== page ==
So I just finished reading Poul Anserson‘s Three Hearts and Three Lions, which has the unique distinction of being the first book listed in the (in)famous Appendix N of the 1st Edition Advanced Dungeons & Dragons Dungeon Masters Guide. The book was clearly an influence on the good Mr. Gygax and company, though its prominent place in the alphabetized list is probably due to the author’s last name as much as anything else 🙂
The book itself is interesting enough, though I found myself somewhat disappointed with what seemed like a rushed ending right at the moment things were about to get truly epic. The characters are generally solid and there’s plenty of set pieces that feel rather like encounters in an RPG. Some of these are even handled with cleverness rather than steel (imagine that!).
As far as its influence on D&D goes, Three Hearts and Three Lions is likely the source for the whole Law vs. Chaos alignment thing*, big-nosed, regenerating trolls†, several Paladin-y things, and perhaps a few other concepts.
I don’t know if I’d call it an absolute must read, but if you’re looking for some enjoyable heroic fantasy that draws on the Carolingian cycle and features what might be the earliest heavily-accented Dwarf (and some nasty human-hating elves, too) in our geeky literary history, then you could do much worse than giving Three Hearts and Three Lions a bit of your time.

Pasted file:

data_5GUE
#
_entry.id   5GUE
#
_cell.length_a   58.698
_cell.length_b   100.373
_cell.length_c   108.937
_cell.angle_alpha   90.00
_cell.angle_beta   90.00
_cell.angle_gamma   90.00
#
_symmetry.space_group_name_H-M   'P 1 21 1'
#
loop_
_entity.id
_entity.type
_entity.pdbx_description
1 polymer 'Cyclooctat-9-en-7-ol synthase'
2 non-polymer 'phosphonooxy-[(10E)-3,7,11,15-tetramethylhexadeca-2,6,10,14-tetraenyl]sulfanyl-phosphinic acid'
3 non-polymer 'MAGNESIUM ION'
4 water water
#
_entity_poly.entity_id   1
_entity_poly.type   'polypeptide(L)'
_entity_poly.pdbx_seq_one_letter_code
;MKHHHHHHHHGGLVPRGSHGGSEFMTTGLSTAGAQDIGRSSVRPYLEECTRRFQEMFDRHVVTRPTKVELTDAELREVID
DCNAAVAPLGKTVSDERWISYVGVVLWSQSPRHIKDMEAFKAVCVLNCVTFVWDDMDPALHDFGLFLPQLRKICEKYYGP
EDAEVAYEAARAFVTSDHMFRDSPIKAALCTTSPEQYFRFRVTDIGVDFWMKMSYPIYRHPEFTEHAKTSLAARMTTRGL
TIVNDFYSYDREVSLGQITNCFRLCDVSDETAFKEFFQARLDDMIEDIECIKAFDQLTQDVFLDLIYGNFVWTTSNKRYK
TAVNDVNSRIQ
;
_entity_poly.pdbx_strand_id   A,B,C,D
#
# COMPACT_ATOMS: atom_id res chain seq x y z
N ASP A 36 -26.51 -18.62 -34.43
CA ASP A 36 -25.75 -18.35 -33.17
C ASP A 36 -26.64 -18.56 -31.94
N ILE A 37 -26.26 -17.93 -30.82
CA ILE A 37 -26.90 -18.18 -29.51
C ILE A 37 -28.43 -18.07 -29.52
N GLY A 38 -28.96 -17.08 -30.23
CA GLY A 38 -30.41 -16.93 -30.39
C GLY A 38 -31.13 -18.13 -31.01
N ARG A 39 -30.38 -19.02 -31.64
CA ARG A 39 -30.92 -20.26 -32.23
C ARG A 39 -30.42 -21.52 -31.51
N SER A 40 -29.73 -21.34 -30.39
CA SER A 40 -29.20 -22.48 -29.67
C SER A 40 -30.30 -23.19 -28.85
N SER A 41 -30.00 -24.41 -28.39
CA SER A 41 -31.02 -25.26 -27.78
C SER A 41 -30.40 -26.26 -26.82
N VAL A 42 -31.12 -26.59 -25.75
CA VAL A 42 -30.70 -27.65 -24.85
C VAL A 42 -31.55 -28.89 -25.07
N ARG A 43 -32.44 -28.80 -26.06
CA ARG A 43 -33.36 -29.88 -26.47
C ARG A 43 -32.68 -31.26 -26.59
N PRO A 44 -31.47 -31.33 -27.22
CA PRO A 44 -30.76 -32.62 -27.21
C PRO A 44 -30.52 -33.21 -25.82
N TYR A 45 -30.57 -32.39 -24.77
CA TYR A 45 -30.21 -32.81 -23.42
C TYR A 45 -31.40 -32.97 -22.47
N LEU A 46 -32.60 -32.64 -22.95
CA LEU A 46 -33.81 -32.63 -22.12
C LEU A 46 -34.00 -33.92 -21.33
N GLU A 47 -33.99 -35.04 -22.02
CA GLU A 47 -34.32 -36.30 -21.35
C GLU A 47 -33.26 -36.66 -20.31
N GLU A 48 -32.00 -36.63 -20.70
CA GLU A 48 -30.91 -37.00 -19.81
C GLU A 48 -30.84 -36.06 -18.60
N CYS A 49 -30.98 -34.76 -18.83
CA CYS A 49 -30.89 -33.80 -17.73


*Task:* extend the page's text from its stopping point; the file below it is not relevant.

*Of course, Moorcock’s works also focused heavily on this concept, and probably drew from Three Hearts as well. Anderson’s book does pre-date the melancholy albino’s first appearance by a few years, after all.
†And it’s a much scarier troll than any D&D troll has ever felt like to me. Maybe that’s because we all know you just need to hit the damned things with fire. Man, I hate playing with people who break character to bust out their encyclopedic knowledge of the Monster Manual (and similar works), don’t you? I mean, can we have some effing immersion occasionally, please?